Ever since James Woods accused Donna Tartt’s Pulitzer-winning The Goldfinch of being “the world’s most overhyped Young Adult novel,” back in the pages of The New Yorker in 2014, there’s been an ongoing debate in the literary world about just how much the Great Dumbing-Down of America has or has not reached its tentacles into the normally safe world of intellectualism; I mean, sure, we all just rightly accept the fact that something like American Idol has turned all the usual mouth-breathers into screaming obsessive fans of children’s talent shows despite being fully grown adults, just like the mouth-breathers we already knew they were, but what does it say about the decidedly adult world of the arts and letters when even children’s books like the Harry Potter series are critiqued and promoted as proper fare for grown-ups? How much of that attitude then bleeds over into the books that are legitimately supposed to be just for grown-ups, and how do we even define what a term like “literature for grown-ups” means within a world of endless childhood nostalgia turned into a permanent murky blurring between adolescence and adulthood?
I think about this subject a lot, it seems, anytime yet another “coming-of-age” novel lands in my hands as a book critic, with Jason Rekulak’s The Impossible Fortress being just the latest in a long line of these over the last few years; for to give you the tl;dr version right away, this is basically a children’s book being passed off by Simon & Schuster as an adult one, and as a middle-aged intellectual who enjoys intellectual work designed for middle-agers, it makes me not only disappointed every time I come across a book like this, but despairing over the entire subject of the future of adult literature in this country. Set in the late 1980s, Rekulak’s novel has a cute premise at its core, which is why I decided to read it in the first place: a trio of horny fourteen-year-old boys conspire to steal the infamous Vanna White issue of Playboy from the one and only store in their small New Jersey town that stocks the magazine, namely by one of the boys “seducing” the store’s homely, unpopular teenage daughter and convincing her to pass along the code to the store’s burglar alarm, just for the boy to discover that the girl is a fellow Commodore 64 aficionado and computer programmer, sparking a geek romantic relationship that threatens to make their potentially lucrative erotic heist (they’ve been pre-selling promises of color xeroxes of the White pictorial to other fourteen-year-olds) fall apart before it’s even begun.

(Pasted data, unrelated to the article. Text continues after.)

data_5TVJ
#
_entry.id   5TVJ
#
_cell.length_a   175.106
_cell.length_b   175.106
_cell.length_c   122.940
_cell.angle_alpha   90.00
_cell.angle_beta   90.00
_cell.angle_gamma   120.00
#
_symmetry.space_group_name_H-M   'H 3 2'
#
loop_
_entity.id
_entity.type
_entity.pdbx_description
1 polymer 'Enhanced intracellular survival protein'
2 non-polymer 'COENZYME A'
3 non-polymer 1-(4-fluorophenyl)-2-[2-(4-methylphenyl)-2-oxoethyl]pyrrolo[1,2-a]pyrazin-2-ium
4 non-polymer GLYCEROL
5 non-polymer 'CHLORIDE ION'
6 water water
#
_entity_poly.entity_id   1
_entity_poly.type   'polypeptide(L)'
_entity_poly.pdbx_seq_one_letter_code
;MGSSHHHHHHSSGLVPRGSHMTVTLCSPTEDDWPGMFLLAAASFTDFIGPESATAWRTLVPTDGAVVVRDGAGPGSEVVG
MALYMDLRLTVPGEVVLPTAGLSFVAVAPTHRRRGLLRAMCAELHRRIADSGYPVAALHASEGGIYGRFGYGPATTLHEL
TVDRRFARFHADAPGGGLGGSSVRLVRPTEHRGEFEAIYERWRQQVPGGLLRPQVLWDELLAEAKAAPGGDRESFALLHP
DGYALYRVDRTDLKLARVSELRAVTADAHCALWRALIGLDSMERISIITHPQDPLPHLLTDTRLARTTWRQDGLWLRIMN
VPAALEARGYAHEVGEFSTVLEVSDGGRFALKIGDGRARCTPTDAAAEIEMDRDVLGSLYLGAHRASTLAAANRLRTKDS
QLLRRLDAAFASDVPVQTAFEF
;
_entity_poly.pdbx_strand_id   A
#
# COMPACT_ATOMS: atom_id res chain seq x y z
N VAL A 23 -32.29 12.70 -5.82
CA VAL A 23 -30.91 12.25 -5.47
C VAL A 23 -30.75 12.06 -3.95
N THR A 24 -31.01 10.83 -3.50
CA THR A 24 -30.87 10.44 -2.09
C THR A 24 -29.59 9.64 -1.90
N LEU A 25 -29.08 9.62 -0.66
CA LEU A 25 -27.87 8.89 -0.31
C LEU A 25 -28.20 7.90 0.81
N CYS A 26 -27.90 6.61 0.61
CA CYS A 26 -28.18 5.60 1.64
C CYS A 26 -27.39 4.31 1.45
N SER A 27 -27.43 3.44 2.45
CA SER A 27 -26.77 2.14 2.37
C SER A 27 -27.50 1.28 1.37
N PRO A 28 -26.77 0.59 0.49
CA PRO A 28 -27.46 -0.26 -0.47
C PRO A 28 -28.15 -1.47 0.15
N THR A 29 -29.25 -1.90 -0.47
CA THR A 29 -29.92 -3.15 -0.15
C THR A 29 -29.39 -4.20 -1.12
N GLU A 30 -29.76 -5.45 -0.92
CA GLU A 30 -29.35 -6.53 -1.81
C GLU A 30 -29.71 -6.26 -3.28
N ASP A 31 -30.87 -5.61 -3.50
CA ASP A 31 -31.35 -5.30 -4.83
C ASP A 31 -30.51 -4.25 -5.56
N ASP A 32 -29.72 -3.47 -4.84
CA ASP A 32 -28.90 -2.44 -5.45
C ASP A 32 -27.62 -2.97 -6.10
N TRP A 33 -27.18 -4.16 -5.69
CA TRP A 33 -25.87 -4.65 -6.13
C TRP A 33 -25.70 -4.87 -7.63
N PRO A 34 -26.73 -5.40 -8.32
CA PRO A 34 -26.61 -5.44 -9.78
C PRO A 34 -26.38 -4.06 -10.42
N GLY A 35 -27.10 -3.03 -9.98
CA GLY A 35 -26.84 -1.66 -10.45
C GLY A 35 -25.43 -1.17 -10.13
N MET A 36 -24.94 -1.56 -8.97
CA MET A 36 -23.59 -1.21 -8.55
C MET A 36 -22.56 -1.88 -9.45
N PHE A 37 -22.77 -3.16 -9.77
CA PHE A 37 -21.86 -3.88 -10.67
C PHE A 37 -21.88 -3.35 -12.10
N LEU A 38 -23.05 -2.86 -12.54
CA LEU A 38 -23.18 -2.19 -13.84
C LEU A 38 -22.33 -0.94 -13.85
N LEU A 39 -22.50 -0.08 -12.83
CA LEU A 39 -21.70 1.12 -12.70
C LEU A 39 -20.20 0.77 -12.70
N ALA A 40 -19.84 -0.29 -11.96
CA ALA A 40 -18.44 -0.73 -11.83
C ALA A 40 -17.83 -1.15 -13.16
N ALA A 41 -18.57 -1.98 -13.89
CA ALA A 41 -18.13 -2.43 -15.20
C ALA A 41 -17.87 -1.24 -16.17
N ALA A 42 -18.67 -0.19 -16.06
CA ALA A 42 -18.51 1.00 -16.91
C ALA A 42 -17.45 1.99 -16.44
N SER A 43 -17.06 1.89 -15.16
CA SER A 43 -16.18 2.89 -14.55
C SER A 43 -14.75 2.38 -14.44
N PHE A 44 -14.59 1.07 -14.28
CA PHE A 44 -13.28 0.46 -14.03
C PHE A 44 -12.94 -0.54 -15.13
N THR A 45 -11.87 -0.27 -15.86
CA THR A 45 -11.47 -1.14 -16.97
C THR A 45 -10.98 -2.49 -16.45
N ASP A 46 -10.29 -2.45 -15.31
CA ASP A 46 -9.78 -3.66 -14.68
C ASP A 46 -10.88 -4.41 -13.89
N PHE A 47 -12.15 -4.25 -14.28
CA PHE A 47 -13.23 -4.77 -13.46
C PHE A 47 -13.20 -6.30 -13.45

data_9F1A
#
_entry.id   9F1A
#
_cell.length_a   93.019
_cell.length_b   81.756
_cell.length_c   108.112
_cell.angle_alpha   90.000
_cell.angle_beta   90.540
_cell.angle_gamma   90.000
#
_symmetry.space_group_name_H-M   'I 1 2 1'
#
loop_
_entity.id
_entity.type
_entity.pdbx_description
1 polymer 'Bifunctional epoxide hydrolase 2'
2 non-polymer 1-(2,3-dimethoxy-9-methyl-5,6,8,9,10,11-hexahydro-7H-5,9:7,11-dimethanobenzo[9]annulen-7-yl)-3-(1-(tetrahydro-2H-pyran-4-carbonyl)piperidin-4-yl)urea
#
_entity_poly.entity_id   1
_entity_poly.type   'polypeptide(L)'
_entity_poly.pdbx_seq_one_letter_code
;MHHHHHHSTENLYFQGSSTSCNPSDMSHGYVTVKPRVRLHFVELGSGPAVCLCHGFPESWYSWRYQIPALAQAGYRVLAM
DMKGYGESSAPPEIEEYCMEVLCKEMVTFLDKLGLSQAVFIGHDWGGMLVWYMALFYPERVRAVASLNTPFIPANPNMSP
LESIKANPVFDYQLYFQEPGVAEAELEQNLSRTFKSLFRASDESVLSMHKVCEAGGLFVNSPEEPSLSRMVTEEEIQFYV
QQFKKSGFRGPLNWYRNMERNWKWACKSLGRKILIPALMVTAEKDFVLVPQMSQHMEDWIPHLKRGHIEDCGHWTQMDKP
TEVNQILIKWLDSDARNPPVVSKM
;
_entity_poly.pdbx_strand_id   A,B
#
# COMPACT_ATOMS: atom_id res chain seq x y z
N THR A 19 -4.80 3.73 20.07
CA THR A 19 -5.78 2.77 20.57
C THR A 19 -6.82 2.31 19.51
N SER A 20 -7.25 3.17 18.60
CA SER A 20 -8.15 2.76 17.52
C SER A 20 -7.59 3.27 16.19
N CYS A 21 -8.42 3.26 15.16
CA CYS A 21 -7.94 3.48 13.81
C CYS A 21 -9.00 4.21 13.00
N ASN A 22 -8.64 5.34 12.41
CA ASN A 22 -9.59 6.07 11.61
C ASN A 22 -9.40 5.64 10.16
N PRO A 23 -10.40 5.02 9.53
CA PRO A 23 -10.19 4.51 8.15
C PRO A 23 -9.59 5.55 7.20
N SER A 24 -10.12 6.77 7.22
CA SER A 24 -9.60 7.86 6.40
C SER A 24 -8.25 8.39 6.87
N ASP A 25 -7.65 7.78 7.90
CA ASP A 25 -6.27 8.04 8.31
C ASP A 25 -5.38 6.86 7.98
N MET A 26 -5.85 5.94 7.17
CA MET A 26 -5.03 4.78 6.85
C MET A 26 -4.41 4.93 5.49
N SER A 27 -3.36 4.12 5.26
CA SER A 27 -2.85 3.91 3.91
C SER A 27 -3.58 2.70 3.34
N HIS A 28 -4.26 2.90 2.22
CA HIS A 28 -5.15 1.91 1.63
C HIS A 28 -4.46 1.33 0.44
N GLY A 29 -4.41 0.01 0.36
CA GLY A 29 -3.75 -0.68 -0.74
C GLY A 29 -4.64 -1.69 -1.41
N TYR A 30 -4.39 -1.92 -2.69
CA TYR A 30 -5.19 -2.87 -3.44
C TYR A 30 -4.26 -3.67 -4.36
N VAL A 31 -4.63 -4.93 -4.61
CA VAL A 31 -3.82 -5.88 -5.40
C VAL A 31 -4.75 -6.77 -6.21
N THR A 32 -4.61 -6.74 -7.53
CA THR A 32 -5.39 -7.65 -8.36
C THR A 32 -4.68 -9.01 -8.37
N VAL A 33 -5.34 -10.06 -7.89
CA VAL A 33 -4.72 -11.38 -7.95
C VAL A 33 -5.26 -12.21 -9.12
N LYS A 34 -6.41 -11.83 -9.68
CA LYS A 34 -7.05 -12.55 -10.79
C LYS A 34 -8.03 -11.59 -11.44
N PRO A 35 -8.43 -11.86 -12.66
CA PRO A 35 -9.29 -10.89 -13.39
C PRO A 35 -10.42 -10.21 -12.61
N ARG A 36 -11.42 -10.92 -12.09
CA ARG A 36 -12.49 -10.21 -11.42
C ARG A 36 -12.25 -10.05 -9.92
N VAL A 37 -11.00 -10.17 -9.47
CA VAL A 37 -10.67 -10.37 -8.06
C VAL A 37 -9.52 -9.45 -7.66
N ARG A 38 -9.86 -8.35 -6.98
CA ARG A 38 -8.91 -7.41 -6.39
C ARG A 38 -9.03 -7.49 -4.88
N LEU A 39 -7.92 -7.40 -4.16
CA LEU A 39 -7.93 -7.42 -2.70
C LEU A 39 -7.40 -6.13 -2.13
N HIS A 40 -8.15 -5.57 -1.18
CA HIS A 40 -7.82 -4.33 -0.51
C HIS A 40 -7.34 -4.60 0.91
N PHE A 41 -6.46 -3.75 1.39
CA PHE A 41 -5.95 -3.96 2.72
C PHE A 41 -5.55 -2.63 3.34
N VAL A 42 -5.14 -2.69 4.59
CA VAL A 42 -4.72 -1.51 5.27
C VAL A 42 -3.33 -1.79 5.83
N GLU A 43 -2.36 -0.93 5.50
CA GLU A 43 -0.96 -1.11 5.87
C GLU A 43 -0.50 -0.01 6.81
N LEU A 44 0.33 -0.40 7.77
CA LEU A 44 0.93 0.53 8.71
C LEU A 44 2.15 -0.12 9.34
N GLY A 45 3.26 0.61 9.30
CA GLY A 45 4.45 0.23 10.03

But alas, instead of the novel being a story for adults that just happens to nostalgically look back at one grown-up’s childhood, what the definition of “coming-of-age novel” used to be, The Impossible Fortress is instead written in the simplistic language and style of an actual book for children, one that skips decent character development or any kind of adult insight for instead these endless, endless cheap expository references to ’80s pop-culture. (Actual quote from near the beginning of the book: “We all knew that buying Playboy was out of the question. It was hard enough buying rock music, what with Jerry Falwell warning of Satanic influences, and Tipper Gore alerting parents to explicit lyrics.” And stay tuned for a preview of next week’s Basic Cable Nostalgia Pandering Exposition Hour!) It could be argued that the difference is a slight one that’s hard to define, and I suppose there’s some validity to that, of where exactly the line lays between a story for grown-ups that happens to be about a teenager coming of age, and a story specifically for teenagers who are going through that transition at the exact same time they’re reading a book about the phenomenon; but certainly Rekulak is doing himself no favors regarding this question with his plodding, obvious plotline, his half-baked characters who come off as cheap ripoffs of a Netflix cheap ripoff of an overly sugary Spielberg film, and his belief that simply listing things that existed in the ’80s is somehow a decent substitute for story development.
Perhaps that’s the best way, then, that we can mark the distinction between literature for adult intellectuals and literature specifically designed for children themselves; this book lacks any of the fundamentals of story development that we typically use as the benchmarks for critically assessing a piece of adult literature, things like a mature voice and style, surprising turns in the plot, an escalating sense of stakes, sophisticated use of metaphor, simile and symbolism, well-rounded characters who both infuriate and delight, a sense that these characters are learning and growing from their mistakes, etc. Rekulak trades this all in for a hole-filled Encyclopedia Brown story and a thousand instances of, “Hey, do you remember this thing that happened in the 1980s? How about this thing that happened in the 1980s?;” and while I suppose this will sit fine with those adults who are fans of Harry Potter and American Idol, it will leave those seeking out stories for actual grown-ups empty and disappointed, a book with its heart in the right place but that I can’t in good conscience recommend.
Out of 10: 5.8